Narrator: Then Job arose, tore his robe, shaved his head, and fell on the ground and worshiped. He said,

ALL: “Naked I came from my mother’s womb, and naked shall I return there; the Lord gave, and the Lord has taken away; blessed be the name of the Lord.”

Narrator: In all this Job did not sin or charge God with wrongdoing.

This week I stumbled across an interview on NPR with the author Nora McInerny Purmort who has written a memoir called “It’s Okay to Laugh (Crying is Cool Too).” She describes the book this way: “It’s about my husband and dad dying, after my miscarriage — and it’s hilarious, obviously,”[1] The breath-taking speed at which these deaths occur made me wonder just how she’s able to walk and talk and, you know, live. And of course, there were days when she did not walk or talk. But she has emerged with humor and heart and a life in tact. And, of course, hearing her story I thought about Job.

Poor Job. He loses all of the people and anything of value, including his health, in 3 breaths. While one messenger is ending a tragic announcement, another is beginning, stepping on each other to give Job the bad news. You’ve lost your donkeys and sheep and oxen and camels to raids and firey death! You’ve lost all your servants to the sword! And now, your sons and your daughters are dead, too.

But before I go any further, let’s talk about this book. This is not a historical account but rather more a morality tale or like a parable Jesus uses to teach us about our own lives. The land of Uz cannot be found on any maps. Yet, this story is no less true. Because it’s a story of suffering. It’s a story of figuring out what you believe to be true about God when you’re suffering. And so, each of us, to some degree, can relate to Job.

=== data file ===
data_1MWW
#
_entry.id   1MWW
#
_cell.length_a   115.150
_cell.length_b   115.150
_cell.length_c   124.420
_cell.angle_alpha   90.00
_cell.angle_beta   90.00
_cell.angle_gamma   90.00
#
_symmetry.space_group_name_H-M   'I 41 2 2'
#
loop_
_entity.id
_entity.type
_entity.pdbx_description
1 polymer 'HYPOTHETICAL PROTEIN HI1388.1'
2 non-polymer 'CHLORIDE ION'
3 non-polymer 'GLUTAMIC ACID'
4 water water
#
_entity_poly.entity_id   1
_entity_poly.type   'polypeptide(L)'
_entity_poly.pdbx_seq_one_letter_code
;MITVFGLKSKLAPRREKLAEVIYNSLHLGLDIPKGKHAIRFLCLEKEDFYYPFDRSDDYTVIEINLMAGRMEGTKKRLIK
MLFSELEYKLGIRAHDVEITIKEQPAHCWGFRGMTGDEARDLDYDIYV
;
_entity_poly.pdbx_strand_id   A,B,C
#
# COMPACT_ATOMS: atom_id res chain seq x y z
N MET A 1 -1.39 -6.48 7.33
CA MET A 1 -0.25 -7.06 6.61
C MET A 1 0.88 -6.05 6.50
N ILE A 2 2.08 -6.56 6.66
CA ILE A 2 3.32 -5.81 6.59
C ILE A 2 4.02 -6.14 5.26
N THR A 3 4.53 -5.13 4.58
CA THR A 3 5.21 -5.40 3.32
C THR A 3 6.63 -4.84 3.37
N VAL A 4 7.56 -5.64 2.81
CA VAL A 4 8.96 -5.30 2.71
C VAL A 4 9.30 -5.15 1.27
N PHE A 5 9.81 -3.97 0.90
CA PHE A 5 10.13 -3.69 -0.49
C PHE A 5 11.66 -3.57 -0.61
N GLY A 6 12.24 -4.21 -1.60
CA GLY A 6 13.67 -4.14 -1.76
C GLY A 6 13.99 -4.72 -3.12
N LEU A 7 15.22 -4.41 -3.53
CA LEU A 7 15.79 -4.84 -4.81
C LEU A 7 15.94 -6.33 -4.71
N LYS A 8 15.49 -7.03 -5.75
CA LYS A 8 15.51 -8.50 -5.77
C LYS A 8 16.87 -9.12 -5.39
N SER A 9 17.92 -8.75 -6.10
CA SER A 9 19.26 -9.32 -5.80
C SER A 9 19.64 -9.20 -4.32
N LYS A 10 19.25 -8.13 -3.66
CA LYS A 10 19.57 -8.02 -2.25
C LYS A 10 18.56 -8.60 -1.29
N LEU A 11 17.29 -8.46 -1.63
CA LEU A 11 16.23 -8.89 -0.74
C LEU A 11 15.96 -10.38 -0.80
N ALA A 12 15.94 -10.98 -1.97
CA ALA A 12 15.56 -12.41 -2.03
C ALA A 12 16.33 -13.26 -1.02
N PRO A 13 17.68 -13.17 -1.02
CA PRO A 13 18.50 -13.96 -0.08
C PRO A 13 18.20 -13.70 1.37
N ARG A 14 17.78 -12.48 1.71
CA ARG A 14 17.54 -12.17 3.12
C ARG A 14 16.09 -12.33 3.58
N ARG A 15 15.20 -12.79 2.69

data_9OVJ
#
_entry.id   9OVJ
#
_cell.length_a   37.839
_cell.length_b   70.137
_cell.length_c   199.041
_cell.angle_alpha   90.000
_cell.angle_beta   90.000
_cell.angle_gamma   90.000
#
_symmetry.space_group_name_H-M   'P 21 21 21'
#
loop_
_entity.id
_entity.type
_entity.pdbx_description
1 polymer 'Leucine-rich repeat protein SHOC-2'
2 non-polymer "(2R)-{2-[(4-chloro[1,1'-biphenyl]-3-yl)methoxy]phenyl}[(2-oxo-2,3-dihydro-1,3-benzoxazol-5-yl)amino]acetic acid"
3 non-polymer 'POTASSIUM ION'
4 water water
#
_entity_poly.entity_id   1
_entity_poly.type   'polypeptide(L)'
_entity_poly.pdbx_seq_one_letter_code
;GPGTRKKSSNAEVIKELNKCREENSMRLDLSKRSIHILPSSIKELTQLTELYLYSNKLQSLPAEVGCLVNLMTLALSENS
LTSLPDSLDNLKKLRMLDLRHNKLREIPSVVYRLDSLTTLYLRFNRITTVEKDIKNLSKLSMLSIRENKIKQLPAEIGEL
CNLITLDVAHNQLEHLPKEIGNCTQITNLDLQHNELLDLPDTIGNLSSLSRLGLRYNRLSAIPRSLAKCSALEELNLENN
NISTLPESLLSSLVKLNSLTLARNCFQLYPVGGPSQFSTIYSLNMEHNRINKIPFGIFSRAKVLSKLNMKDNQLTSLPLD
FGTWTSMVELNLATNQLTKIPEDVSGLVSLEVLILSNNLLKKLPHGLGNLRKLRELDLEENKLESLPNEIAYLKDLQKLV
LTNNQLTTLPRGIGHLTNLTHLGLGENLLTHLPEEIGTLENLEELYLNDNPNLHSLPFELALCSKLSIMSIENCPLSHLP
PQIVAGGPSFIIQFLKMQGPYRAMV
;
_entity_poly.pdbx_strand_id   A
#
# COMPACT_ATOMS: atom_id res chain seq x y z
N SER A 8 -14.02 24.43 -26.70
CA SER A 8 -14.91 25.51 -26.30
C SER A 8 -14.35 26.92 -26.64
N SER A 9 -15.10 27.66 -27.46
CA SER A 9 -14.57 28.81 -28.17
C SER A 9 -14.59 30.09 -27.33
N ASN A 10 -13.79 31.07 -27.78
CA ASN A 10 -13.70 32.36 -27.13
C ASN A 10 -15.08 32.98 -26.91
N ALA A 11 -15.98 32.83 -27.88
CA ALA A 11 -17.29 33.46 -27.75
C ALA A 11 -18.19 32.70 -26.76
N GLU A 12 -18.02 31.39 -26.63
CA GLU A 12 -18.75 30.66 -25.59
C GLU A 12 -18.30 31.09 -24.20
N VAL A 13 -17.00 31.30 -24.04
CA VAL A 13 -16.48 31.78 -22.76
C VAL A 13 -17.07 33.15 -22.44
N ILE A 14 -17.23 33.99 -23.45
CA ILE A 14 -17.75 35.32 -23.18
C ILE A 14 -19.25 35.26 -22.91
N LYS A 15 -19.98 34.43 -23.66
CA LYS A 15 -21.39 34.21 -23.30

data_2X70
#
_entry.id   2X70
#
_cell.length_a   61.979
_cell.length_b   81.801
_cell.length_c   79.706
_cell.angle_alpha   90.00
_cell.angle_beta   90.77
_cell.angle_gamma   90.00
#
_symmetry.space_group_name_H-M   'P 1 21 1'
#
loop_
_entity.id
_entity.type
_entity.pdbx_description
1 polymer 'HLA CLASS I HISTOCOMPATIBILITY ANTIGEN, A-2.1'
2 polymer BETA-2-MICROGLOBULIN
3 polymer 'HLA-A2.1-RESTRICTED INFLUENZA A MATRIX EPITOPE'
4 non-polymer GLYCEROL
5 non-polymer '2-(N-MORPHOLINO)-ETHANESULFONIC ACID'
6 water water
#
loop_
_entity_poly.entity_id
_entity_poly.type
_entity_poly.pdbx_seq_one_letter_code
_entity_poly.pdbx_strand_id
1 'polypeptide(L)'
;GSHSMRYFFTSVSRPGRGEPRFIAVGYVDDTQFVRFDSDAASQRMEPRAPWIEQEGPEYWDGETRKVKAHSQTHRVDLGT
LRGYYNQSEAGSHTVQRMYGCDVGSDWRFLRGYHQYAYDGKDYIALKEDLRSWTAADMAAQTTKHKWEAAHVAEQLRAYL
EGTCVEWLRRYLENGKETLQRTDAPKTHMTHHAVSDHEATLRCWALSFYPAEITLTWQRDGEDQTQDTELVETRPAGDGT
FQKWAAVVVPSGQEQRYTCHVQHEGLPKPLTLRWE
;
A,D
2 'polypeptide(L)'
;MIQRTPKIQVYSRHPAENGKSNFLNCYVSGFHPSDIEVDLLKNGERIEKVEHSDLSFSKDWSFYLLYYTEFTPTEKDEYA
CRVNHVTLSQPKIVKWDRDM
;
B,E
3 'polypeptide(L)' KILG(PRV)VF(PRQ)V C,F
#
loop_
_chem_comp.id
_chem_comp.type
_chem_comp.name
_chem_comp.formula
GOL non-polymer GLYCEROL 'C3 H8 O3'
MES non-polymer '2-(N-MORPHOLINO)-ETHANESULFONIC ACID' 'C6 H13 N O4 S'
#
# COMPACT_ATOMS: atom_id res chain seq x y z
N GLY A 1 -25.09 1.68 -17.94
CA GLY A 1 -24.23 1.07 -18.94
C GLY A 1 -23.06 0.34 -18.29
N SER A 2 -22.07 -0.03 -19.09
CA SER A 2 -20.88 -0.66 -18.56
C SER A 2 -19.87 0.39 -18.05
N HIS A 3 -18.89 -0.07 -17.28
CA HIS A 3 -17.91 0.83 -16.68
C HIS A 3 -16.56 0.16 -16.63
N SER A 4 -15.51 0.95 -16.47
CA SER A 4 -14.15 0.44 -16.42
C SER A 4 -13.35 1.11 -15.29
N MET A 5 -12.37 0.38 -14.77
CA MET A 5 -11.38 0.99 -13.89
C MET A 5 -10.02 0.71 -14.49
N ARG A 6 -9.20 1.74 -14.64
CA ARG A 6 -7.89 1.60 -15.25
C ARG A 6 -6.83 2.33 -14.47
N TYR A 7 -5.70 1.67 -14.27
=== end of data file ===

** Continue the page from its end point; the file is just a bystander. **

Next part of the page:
Today, we are ring side for a conversation between God and Satan. Can it get any better? But that term does not mean what you think it means. We’re not talking pointy red tail and a pitchfork. In this story, The Satan is a title meaning “The Adversary” and this guy is one of the heavenly council. He did not emerge from the depths of hell, but is one of God’s trusted colleagues. It’s as if, as Ellen Davis says, “He is something like the chief prosecutor in the divine realm, or the head of the heavenly FBI – not an appealing figure of course, but that is precisely his role, to prevent any dangerous sentimentality from eroding cosmic order. And that includes any dangerous sentimentality on God’s part.”[2]

Which gets us to the central question of the book of Job. Just who is this God you have a relationship with? What do you expect of your relationship with God? The Adversary’s question hits the nerve: What motivates Job to love God? Is it that he’s always had everything go his way? Then why wouldn’t he love God? The Satan wonders if Job loves God for what he gets out of it. Family, land, livestock, servants, health. Gone. Check, check, check. Now what?

The Adversary bets that Job’s faith is fickle, that his love for God is based in a transactional, one-sided kind of relationship. I love you therefore I have the people and things I love. Amen. Yet, this member of the heavenly council truly does not get God.